good omens david tennant michael sheen Terry Pratchett I

As a co-author of ‘Good Omens,‘ it is no surprise that the deceased author Terry Pratchett would have an influence on the series and now Neil Gaiman and director Douglas Mackinnon share a bit of how his shadow is cast across their entire development. We’ve already heard multiple times from Gaiman that Pratchett had insisted before his death that his co-author and friend make sure that their story was able to make it into a live-action production. As Pratchett’s illness kicked in at a heightened pace, we know that Gaiman went non-stop in trying to get as much as he could do on it even though he knew that his friend would likely not make it to see the finished product.

According to Gaiman “I came back from his funeral and started writing the first episode of Good Omens and trying to convince myself that it was funny, and trying to find the funny in what I was doing, and having a very rough time for that very first draft for the first episode.”

The worst part about making the series for Neil is that the entire novel had been a completely collaborative work between the two:

“There would be two different phenomena going on. One of which was, if I got stuck, which I did from time to time during the writing process, what I had always done before on Good Omens when I was writing it if you get stuck you phone Terry. And either, you send him what you’ve done so far, and you send him up to where you got stuck. And he looks at it and carries on liking it, or he phones you up, and he says, ‘The answer, Grasshopper, is in the way you ask the question.’ And you go,'”Terry, don’t be irritating. Just tell me what you think.'”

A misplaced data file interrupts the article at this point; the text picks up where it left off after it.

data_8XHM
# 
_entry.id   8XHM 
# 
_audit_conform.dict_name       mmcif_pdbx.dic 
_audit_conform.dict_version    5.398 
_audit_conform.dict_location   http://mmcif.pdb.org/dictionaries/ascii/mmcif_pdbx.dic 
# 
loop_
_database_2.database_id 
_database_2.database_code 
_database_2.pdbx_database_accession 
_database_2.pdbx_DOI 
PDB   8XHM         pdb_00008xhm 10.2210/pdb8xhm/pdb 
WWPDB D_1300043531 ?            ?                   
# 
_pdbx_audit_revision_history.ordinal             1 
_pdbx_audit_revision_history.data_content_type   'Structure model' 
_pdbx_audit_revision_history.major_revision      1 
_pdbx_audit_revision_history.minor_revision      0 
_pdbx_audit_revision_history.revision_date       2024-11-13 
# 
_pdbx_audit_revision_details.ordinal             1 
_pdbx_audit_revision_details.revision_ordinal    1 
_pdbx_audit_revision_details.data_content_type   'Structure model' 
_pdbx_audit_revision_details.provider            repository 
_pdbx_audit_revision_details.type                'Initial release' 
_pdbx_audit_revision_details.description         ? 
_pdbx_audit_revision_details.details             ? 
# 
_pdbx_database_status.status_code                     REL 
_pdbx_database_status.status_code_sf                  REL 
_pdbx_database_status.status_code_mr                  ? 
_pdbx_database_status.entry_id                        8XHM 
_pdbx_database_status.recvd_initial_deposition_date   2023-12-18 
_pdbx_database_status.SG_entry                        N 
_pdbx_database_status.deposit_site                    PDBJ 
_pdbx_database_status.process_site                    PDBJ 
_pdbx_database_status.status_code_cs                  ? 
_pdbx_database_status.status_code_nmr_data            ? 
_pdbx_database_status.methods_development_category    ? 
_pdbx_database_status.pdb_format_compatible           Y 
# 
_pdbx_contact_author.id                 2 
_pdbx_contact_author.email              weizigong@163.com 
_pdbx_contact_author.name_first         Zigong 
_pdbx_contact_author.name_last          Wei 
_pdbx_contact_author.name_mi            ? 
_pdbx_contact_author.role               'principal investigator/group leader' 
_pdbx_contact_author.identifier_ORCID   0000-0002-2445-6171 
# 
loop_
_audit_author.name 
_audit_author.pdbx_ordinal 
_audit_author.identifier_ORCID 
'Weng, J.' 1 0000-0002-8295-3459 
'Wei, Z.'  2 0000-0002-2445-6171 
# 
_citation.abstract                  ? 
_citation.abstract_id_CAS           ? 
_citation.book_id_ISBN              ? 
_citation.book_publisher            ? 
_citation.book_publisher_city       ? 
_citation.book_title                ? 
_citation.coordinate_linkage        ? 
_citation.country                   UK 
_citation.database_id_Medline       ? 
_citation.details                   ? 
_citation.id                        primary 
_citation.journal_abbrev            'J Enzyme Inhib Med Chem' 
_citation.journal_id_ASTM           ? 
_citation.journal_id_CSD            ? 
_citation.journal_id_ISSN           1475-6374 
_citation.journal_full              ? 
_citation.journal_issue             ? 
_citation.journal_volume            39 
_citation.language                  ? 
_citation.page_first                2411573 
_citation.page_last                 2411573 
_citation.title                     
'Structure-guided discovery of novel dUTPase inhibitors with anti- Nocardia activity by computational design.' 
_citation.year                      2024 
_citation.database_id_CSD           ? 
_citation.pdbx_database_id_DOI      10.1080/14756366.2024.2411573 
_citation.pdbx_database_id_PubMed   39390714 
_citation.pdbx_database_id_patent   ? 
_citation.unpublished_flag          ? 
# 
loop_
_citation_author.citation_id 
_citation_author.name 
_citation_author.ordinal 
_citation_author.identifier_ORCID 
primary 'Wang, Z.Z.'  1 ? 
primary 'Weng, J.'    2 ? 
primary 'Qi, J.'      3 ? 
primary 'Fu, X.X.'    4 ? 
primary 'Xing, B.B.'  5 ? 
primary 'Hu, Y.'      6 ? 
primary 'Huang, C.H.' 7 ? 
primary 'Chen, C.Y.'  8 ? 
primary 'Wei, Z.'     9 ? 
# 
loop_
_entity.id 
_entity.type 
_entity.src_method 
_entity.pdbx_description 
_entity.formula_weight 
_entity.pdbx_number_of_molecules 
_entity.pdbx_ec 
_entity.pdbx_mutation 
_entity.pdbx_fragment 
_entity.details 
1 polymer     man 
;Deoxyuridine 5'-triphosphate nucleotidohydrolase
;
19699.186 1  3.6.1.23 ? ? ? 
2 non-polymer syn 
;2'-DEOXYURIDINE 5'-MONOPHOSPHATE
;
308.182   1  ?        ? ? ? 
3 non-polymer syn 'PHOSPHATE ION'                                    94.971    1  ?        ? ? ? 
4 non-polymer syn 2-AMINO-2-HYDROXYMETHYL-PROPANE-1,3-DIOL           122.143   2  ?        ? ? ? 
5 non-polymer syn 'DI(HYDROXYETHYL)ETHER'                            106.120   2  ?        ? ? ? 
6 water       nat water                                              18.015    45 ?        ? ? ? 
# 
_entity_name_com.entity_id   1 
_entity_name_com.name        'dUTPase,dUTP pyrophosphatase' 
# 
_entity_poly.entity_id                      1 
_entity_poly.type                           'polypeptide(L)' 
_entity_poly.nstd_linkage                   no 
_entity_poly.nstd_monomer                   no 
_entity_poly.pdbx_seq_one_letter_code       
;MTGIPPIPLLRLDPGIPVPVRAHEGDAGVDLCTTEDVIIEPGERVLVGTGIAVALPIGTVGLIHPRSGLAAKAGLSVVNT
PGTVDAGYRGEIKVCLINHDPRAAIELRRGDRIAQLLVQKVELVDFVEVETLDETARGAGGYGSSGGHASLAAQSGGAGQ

For Gaiman, this has meant that while the entire creation of the series has reminded him of his friend, it was the writing process itself which really stuck out for him:

“I couldn’t do that, and I also couldn’t phone him up when I solved the problems and felt very proud of myself and just said something clever,” continued Gaiman. “[Because] the other fun bit [of writing Good Omens] was impressing Terry. When you write a book normally, you have kind of an imaginary audience in your head. When you make a TV show, you have an imaginary audience in your head. When I wrote my bits of Good Omens, the novel I was writing was for a very specific audience of Terry Pratchett. Could I make him laugh? Could I make him say ‘That’s a good book’? That was my standard, and I think his was the same for me.”

Director Douglas Mackinnon also felt Pratchett’s legacy all over the six-episode series which they’ve created:

“I never met Terry, but I felt his presence every day on the set because the thing we were trying to do was honor the book. It was written by the two of them, so we couldn’t do anything else but honor him.”

While we know that the creator will be referenced by both his books and hats making an appearance, one thing Mackinnon didn’t want to know was who wrote what:

“I never asked [Neil] at all who wrote which bits because I didn’t want to get… That’s kind of Neil’s business with Terry, and I didn’t want to get either sentimental for something that I couldn’t … I didn’t want to get confused by that. I just wanted to do the book.”

While the entire book was a collaborative process, the two authors have always been quiet as to who wrote which parts. The only exceptions were that Gaiman wrote about the Four Horsemen as well as the alternate ones while Pratchett had penned the sections on Agnes Nutter and her death:

“When I wrote the script, it was very important to me that I got to dramatize the whole sequence of the death of Agnes Nutter. We had some producers on, early in the show, who didn’t quite get the show. And they were like, ‘This Agnes Nutter Stuff, can we do it with cutouts, or puppets, or just a voiceover [and woodcuts]? And I was like, ‘No, this is Terry’s bit, and if I do it with woodcuts and a voiceover, the ghost of Terry Pratchett will haunt me until I die.’ And, he was a humanist who didn’t even believe in ghosts, so it makes it even worse.”

As one of my all-time favorite works of fiction, I can’t wait to see how this is brought to life under Gaiman’s guiding hand.

Are you excited for ‘Good Omens’ to hit Amazon next year? Do you think that we’ll be in for a real treat when it does? Share your thoughts in the comments below!

Source: Den Of Geek